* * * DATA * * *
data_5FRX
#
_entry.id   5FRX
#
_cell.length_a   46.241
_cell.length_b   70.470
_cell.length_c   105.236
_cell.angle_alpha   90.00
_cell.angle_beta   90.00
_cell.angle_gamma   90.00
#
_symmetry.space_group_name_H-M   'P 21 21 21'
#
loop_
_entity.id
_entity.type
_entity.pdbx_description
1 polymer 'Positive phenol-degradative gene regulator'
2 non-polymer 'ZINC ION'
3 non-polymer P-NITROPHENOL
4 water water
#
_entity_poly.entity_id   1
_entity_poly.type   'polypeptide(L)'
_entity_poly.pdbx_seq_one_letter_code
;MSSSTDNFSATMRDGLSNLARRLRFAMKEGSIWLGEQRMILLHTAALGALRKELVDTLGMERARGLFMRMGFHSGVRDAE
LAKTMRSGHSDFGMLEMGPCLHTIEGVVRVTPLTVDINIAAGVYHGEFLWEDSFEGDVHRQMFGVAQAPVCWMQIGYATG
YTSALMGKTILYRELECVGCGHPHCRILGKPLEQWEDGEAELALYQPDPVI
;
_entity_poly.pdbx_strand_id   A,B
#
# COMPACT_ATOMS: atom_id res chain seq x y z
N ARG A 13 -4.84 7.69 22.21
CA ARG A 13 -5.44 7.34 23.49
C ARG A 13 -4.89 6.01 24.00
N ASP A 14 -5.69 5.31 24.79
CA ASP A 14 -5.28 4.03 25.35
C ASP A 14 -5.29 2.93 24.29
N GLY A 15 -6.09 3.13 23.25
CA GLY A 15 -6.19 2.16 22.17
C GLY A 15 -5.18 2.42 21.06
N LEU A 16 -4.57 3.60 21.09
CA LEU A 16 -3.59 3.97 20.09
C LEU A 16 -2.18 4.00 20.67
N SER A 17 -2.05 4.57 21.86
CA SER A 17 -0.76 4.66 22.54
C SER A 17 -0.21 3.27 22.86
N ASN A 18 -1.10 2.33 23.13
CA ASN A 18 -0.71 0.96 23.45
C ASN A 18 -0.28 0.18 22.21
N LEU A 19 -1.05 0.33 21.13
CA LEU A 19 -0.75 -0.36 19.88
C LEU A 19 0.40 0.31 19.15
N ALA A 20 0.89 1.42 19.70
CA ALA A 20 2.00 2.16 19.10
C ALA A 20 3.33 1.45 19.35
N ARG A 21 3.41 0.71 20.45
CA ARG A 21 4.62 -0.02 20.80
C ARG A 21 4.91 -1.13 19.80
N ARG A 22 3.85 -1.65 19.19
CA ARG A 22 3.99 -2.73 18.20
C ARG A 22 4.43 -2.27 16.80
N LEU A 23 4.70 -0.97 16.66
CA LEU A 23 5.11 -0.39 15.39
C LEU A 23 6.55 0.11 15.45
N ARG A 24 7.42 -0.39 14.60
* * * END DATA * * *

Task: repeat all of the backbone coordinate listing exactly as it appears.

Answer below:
data_5FRX
#
_entry.id   5FRX
#
_cell.length_a   46.241
_cell.length_b   70.470
_cell.length_c   105.236
_cell.angle_alpha   90.00
_cell.angle_beta   90.00
_cell.angle_gamma   90.00
#
_symmetry.space_group_name_H-M   'P 21 21 21'
#
loop_
_entity.id
_entity.type
_entity.pdbx_description
1 polymer 'Positive phenol-degradative gene regulator'
2 non-polymer 'ZINC ION'
3 non-polymer P-NITROPHENOL
4 water water
#
_entity_poly.entity_id   1
_entity_poly.type   'polypeptide(L)'
_entity_poly.pdbx_seq_one_letter_code
;MSSSTDNFSATMRDGLSNLARRLRFAMKEGSIWLGEQRMILLHTAALGALRKELVDTLGMERARGLFMRMGFHSGVRDAE
LAKTMRSGHSDFGMLEMGPCLHTIEGVVRVTPLTVDINIAAGVYHGEFLWEDSFEGDVHRQMFGVAQAPVCWMQIGYATG
YTSALMGKTILYRELECVGCGHPHCRILGKPLEQWEDGEAELALYQPDPVI
;
_entity_poly.pdbx_strand_id   A,B
#
# COMPACT_ATOMS: atom_id res chain seq x y z
N ARG A 13 -4.84 7.69 22.21
CA ARG A 13 -5.44 7.34 23.49
C ARG A 13 -4.89 6.01 24.00
N ASP A 14 -5.69 5.31 24.79
CA ASP A 14 -5.28 4.03 25.35
C ASP A 14 -5.29 2.93 24.29
N GLY A 15 -6.09 3.13 23.25
CA GLY A 15 -6.19 2.16 22.17
C GLY A 15 -5.18 2.42 21.06
N LEU A 16 -4.57 3.60 21.09
CA LEU A 16 -3.59 3.97 20.09
C LEU A 16 -2.18 4.00 20.67
N SER A 17 -2.05 4.57 21.86
CA SER A 17 -0.76 4.66 22.54
C SER A 17 -0.21 3.27 22.86
N ASN A 18 -1.10 2.33 23.13
CA ASN A 18 -0.71 0.96 23.45
C ASN A 18 -0.28 0.18 22.21
N LEU A 19 -1.05 0.33 21.13
CA LEU A 19 -0.75 -0.36 19.88
C LEU A 19 0.40 0.31 19.15
N ALA A 20 0.89 1.42 19.70
CA ALA A 20 2.00 2.16 19.10
C ALA A 20 3.33 1.45 19.35
N ARG A 21 3.41 0.71 20.45
CA ARG A 21 4.62 -0.02 20.80
C ARG A 21 4.91 -1.13 19.80
N ARG A 22 3.85 -1.65 19.19
CA ARG A 22 3.99 -2.73 18.20
C ARG A 22 4.43 -2.27 16.80
N LEU A 23 4.70 -0.97 16.66
CA LEU A 23 5.11 -0.39 15.39
C LEU A 23 6.55 0.11 15.45
N ARG A 24 7.42 -0.39 14.60